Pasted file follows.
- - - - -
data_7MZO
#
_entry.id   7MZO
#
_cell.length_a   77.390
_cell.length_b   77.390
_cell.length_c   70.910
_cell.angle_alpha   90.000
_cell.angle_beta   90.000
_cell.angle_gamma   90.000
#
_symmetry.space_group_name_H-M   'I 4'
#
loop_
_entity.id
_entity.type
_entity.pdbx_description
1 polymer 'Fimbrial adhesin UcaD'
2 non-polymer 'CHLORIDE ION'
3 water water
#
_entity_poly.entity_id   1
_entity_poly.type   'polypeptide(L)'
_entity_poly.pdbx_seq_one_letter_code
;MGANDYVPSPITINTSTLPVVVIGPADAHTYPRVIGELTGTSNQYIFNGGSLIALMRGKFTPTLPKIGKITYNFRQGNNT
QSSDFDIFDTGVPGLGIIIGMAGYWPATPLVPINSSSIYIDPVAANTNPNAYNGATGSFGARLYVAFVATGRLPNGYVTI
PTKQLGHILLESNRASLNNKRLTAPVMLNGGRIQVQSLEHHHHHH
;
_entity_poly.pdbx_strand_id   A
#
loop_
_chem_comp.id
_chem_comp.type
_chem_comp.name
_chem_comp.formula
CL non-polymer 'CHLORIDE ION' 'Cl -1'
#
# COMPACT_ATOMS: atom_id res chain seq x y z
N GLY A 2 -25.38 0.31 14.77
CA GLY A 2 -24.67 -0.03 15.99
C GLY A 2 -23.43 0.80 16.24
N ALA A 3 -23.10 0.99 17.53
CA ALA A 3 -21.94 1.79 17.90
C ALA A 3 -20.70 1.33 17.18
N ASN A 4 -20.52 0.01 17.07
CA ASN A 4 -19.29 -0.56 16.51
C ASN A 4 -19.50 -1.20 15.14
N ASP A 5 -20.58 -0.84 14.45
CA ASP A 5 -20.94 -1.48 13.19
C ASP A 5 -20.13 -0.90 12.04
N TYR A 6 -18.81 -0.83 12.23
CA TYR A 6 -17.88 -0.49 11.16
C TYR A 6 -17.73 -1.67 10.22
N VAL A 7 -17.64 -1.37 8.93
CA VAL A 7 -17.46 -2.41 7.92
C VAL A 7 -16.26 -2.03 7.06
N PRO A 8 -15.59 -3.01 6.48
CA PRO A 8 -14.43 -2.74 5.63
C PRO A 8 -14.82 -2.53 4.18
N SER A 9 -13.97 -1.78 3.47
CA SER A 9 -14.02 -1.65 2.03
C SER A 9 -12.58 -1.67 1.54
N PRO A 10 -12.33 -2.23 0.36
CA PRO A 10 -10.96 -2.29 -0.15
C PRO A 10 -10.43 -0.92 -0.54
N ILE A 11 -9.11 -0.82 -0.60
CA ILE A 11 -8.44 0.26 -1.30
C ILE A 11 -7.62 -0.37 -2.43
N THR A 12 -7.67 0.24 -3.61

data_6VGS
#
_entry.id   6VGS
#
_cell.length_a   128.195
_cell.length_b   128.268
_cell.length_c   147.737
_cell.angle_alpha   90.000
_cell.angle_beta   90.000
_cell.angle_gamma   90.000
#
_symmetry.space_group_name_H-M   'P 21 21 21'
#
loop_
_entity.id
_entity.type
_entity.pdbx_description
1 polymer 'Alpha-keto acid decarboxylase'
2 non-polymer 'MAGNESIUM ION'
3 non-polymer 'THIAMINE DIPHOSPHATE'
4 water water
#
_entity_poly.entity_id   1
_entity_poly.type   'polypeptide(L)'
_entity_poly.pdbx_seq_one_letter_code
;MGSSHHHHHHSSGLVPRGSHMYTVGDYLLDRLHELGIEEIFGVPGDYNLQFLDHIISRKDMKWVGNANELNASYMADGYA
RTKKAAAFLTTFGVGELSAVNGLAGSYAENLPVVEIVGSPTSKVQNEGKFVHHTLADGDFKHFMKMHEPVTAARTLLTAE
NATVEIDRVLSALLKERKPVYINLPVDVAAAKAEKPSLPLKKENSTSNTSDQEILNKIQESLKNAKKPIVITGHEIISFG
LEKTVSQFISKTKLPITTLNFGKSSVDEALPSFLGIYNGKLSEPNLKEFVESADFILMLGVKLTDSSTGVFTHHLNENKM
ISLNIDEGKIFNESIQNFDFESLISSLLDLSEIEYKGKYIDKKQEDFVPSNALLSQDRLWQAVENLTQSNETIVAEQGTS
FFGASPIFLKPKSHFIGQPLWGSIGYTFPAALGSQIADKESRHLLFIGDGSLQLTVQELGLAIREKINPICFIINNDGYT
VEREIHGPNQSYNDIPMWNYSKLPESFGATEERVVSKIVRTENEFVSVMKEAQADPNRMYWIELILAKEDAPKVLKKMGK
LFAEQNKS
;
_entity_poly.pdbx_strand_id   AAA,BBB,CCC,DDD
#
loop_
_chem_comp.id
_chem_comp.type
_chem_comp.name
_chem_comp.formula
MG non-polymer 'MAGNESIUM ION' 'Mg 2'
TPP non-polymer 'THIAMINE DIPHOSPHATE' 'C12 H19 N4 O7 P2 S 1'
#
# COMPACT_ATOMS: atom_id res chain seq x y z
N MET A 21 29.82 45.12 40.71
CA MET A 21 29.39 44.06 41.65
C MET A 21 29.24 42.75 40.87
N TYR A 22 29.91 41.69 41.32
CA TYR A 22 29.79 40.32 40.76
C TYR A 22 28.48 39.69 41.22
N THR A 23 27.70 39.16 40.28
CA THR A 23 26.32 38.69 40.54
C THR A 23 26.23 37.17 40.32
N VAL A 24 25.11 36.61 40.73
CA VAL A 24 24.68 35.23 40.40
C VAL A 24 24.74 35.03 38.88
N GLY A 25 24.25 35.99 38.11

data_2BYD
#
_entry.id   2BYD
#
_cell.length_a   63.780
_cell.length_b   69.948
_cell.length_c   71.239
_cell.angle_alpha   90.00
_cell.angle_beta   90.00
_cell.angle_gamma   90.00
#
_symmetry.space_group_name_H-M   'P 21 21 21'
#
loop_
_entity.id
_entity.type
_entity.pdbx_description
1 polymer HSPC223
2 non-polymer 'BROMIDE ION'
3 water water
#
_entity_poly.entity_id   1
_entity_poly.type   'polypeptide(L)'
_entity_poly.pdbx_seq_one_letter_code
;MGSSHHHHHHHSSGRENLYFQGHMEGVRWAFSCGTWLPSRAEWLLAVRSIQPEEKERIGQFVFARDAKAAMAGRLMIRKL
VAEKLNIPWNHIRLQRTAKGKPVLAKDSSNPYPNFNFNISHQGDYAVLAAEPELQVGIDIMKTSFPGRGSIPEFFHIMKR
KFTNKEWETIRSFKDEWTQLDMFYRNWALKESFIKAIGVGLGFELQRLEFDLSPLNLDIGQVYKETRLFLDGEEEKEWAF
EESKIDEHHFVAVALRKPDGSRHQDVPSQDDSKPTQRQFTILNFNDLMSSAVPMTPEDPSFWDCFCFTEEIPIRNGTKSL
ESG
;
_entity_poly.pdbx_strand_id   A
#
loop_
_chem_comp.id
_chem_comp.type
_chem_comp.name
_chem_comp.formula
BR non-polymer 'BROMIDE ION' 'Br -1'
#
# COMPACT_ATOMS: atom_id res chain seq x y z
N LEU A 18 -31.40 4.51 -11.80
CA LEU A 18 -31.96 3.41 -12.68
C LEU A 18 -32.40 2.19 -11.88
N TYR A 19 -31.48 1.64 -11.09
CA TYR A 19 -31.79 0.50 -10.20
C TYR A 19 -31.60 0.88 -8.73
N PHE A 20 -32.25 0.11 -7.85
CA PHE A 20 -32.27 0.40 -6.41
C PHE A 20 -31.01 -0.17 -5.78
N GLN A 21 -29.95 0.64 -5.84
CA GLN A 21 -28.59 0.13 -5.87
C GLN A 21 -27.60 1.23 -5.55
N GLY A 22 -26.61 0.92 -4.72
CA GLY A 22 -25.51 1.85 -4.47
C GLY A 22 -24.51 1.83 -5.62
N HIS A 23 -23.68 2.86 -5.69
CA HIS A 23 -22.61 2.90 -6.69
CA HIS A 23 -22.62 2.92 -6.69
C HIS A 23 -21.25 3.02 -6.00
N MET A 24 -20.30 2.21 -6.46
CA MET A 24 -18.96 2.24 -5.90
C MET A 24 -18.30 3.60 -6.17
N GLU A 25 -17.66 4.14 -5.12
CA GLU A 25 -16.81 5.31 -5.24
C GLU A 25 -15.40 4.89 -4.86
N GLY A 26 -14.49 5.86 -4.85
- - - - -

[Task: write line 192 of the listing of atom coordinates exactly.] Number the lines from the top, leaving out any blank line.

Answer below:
C GLU A 25 -15.40 4.89 -4.86